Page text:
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Dr. Tori Hudson, Portland, Oregon, Blog Healthline Blog

Very Rare, Beautifully Illustrated Antique Engraved and Hand Colored Victorian Botanical Illustration of Shepherd’s Purse, Capsella Bursa-pastoris, 1863 Plants. Plate 152, Published in 1863. Source: Original edition from my own archives. Copyright has expired on this artwork. Digitally restored.These authors conducted a triple-blind, randomized, placebo-controlled clinical trial to evaluate the effects of Shepherd’s purse hydroalcoholic extract on heavy menstrual bleeding for two consecutive menstrual cycles.

This study was a triple-blind, randomized, placebo-controlled clinical trial to evaluate the effects of Shepherd’s purse extract on heavy menstrual bleeding. At medical clinics affiliated with the University of Medical Sciences in Tehran, Iran, women were included if they had a regular menses, heavy menstrual bleeding (based on a pictorial blood loss assessment chart= PBLAC > 100), were ages 18-45 of normal weight or overweight but not obese, confirmed to not be pregnant and no known gynecological disease and a normal pelvic ultrasound.

If their score was > 100, indicating heavy menstrual bleeding, they were enrolled and randomly assigned to each group. There were 50 in the Shepherd’s purse group and 50 in the placebo group. Women in the Shepherd’s purse group were given an extract with 96% ethanol and dried extract; each capsule containing 320 mg of shepherd’s purse hydroalcoholic extract along with a starch powder. Participants took either two capsules of Shepherd’s purse every 12 hours from day one of menses to the end of the menstrual period plus mefenamic acid two 500 mg capsules every 8 hours from day one until end of menses or placebo plus mefenamic acid.

Eight women in the Shepherd’s purse group were excluded due to irregular use of the medications or inaccurate forms or stomach irritation. Eight women in the placebo group were excluded due to irregular use of medications or stomach irritation. In the end, the study evaluated 42 women from each group.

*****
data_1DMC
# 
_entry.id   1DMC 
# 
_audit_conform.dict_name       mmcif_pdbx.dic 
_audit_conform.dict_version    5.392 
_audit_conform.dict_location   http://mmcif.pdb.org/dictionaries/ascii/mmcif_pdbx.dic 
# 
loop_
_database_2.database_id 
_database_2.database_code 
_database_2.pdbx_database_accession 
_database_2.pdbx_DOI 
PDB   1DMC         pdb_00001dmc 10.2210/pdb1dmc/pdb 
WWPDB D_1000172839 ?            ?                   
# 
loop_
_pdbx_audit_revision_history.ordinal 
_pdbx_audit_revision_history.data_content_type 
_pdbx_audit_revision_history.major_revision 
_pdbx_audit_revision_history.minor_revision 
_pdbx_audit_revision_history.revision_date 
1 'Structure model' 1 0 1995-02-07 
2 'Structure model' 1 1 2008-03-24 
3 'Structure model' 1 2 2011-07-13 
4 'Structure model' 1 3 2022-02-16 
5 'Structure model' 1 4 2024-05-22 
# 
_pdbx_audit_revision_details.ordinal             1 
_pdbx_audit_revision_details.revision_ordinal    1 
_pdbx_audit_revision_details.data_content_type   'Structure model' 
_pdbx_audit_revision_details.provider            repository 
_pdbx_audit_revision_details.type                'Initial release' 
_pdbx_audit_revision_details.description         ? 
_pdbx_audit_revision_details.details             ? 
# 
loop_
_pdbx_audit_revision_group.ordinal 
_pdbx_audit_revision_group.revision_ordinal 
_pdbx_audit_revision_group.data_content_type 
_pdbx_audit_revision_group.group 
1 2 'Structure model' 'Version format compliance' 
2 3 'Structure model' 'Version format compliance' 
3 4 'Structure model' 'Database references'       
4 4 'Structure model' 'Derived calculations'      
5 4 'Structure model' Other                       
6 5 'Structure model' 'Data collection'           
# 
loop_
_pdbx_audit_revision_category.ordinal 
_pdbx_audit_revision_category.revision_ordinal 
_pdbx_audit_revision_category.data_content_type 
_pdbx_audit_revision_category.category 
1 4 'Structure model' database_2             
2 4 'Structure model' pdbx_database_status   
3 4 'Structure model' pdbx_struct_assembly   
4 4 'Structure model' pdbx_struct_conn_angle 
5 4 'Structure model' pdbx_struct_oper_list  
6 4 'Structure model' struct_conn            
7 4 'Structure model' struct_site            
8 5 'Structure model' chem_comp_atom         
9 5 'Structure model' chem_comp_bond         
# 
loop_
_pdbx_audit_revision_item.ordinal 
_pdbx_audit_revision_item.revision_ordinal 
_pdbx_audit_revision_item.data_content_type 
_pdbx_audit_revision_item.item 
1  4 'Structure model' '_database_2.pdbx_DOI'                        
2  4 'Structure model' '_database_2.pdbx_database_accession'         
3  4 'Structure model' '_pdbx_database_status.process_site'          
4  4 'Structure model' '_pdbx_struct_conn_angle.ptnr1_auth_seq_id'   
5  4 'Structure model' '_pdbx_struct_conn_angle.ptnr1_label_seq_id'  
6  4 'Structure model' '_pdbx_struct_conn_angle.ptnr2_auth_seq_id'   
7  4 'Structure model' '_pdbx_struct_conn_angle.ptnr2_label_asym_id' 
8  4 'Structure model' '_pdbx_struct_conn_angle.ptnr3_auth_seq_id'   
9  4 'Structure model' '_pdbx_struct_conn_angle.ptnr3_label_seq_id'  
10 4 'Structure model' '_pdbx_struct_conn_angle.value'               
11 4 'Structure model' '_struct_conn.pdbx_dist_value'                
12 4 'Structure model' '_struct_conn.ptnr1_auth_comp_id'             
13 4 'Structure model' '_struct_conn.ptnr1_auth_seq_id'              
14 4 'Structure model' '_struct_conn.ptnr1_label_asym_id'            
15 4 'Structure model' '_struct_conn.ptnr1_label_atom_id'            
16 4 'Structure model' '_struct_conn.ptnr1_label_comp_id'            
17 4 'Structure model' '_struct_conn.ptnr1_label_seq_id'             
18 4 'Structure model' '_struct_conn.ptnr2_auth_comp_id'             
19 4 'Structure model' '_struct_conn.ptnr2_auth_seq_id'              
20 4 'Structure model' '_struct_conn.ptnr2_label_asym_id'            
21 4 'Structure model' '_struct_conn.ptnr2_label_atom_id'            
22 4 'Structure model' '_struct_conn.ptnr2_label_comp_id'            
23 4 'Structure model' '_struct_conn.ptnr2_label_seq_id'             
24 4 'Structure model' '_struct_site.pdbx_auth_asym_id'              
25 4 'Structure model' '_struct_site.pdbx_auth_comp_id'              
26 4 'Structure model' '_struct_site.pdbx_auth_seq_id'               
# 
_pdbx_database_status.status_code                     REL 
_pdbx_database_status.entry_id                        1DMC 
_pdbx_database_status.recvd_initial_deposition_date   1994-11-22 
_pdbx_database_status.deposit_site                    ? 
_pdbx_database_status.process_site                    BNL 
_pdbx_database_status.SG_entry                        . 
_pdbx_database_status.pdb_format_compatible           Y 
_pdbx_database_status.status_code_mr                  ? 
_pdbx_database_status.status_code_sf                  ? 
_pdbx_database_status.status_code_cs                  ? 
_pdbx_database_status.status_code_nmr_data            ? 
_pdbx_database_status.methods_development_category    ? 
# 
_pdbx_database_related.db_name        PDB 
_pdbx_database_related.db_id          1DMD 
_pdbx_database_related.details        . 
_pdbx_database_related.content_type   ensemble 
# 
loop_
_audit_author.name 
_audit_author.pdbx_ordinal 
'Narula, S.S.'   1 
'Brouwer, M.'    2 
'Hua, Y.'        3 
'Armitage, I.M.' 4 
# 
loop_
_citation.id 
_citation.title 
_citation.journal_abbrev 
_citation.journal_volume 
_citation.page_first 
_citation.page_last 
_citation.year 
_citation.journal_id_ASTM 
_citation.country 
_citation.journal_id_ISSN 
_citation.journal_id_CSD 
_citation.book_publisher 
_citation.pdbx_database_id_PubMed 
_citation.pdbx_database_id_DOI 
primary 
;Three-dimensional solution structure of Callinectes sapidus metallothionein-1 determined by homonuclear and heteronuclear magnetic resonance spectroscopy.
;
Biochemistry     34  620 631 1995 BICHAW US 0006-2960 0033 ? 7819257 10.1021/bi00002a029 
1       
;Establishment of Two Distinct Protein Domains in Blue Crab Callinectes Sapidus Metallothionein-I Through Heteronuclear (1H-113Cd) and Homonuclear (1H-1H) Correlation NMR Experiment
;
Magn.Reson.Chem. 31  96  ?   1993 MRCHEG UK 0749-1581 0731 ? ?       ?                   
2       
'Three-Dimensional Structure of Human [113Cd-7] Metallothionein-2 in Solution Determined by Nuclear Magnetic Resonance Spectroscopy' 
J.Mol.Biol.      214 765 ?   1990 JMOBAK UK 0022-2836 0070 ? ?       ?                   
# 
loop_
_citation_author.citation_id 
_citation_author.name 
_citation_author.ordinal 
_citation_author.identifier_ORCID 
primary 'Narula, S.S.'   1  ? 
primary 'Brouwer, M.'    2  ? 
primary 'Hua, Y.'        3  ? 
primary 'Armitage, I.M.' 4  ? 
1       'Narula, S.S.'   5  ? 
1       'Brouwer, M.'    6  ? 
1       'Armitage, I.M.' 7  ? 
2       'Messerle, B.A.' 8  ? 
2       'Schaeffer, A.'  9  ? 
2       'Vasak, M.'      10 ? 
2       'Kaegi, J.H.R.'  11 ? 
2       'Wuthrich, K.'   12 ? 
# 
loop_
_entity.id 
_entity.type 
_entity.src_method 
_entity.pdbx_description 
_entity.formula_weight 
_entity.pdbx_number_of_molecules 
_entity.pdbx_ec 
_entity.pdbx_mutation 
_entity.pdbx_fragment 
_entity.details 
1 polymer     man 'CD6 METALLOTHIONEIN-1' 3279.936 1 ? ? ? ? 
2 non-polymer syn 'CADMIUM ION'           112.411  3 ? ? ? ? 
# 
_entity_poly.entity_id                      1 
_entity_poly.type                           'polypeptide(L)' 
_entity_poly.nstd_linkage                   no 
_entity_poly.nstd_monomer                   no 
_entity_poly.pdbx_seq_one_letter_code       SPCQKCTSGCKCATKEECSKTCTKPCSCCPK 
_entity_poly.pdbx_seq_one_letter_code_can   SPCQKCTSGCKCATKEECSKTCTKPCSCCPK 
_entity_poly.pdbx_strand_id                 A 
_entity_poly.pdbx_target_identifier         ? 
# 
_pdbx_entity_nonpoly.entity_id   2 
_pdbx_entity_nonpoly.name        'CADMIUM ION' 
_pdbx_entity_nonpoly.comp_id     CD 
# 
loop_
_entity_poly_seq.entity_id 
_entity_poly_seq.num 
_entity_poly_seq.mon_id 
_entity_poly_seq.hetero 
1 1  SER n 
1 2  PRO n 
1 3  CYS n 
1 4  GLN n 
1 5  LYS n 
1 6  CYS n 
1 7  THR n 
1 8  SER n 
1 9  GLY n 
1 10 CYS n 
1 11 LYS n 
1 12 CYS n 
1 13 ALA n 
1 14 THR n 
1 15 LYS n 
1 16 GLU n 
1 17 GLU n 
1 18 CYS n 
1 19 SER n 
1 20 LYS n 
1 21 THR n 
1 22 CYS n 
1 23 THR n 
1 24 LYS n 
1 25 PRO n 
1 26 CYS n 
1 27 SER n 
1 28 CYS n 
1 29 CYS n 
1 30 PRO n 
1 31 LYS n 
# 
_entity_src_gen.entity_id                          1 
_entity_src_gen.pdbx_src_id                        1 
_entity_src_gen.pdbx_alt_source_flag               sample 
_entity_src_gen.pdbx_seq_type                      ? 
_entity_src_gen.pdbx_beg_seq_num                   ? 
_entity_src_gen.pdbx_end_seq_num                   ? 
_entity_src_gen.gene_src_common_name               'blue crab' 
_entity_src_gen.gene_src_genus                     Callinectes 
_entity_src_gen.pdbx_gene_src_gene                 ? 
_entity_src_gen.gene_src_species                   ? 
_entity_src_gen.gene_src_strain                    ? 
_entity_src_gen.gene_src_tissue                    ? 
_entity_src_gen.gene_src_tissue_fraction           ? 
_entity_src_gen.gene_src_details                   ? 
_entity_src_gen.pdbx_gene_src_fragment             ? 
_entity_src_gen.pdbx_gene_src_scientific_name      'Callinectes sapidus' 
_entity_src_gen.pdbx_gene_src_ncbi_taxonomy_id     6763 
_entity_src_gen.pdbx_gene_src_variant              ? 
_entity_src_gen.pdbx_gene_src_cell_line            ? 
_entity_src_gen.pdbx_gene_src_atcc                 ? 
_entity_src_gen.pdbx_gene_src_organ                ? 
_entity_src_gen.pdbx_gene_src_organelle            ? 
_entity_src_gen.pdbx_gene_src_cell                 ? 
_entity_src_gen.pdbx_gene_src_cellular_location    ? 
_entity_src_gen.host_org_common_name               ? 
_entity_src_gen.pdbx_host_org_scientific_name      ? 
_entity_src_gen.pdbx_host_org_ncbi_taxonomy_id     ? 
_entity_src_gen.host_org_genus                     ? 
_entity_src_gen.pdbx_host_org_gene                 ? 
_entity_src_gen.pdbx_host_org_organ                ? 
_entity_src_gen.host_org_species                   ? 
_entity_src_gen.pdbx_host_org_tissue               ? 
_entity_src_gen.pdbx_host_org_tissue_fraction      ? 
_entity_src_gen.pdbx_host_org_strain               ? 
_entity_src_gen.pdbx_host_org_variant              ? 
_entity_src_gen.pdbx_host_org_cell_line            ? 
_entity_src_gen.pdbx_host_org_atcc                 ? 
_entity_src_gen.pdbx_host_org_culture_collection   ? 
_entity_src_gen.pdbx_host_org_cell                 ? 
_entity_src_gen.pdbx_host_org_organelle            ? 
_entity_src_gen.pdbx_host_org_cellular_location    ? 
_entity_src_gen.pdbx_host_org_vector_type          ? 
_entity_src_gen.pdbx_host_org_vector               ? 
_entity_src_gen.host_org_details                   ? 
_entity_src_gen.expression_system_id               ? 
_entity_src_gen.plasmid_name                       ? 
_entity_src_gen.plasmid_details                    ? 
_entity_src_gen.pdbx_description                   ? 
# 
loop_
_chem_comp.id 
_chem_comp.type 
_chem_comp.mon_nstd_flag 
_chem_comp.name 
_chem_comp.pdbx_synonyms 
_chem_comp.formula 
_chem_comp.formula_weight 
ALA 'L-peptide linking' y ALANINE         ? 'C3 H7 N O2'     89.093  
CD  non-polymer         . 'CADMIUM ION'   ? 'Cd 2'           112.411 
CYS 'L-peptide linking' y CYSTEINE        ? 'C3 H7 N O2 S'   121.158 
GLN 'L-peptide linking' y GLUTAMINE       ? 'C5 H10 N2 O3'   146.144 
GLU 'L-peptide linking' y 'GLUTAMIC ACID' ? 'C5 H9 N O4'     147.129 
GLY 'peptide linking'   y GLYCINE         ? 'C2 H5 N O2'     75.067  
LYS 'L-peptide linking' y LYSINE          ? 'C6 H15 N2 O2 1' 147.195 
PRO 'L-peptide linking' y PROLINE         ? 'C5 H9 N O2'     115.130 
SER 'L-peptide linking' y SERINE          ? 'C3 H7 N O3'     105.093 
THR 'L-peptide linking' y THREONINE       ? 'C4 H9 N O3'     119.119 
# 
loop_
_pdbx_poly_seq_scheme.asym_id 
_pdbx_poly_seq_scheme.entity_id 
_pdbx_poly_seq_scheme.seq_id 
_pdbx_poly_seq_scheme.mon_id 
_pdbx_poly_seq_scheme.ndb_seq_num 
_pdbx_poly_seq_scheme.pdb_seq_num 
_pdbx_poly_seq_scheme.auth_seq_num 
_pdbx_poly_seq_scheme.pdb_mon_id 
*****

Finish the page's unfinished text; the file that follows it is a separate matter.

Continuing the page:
While there was a significant reduction in the amount of menstrual bleeding was seen in both groups, there was no significant difference between the groups the first and second month; however, at the end of the third month, the treatment group had a significantly greater reduction in the mean PBLAC score compared to the placebo group. The average number of bleeding days was also significantly reduced in both groups although at the end of the third month it did not significantly differ between the groups; however, the reduction in the volume of blood loss was rate was significantly higher in the Shepherd’s purse group and the women were more satisfied with the results in the Shepherd’s purse group.


This is good news for Shepherd’s purse extract and heavy menstrual bleeding, with the best results happening in the third month. Mefenamic acid is used not only for menstrual cramps, but this same anti-inflammatory effect can reduce heavy menstrual bleeding as well, which is why it was added to the treatment and placebo groups in this study. Readers might also want to look back at the March 2018 blog and a report on Shepherd’s purse in postpartum bleeding.

Shepherd’s purse has long been an important herb that I have used for heavy menstrual bleeding, postpartum hemorrhage and intermenstrual bleeding due to its hemostatic and anti-inflammatory properties. But this use has been based on historical and traditional uses rather than studies on women with this problem. So this study has special interest and clinical relevance to me and my clinical practice.

Reference: Naafe M, Kariman N, Keshavarz Z, Khademi N, Mojab F, Mohammadbeigi A. The effect of hydroalcoholic extracts of Capsella bursa-pastoris on heavy menstrual bleeding: a randomized clinical trial. J Altern Complement Med. July 2018;24(7):694-700. doi: 10.1089/acm.2017.0267.

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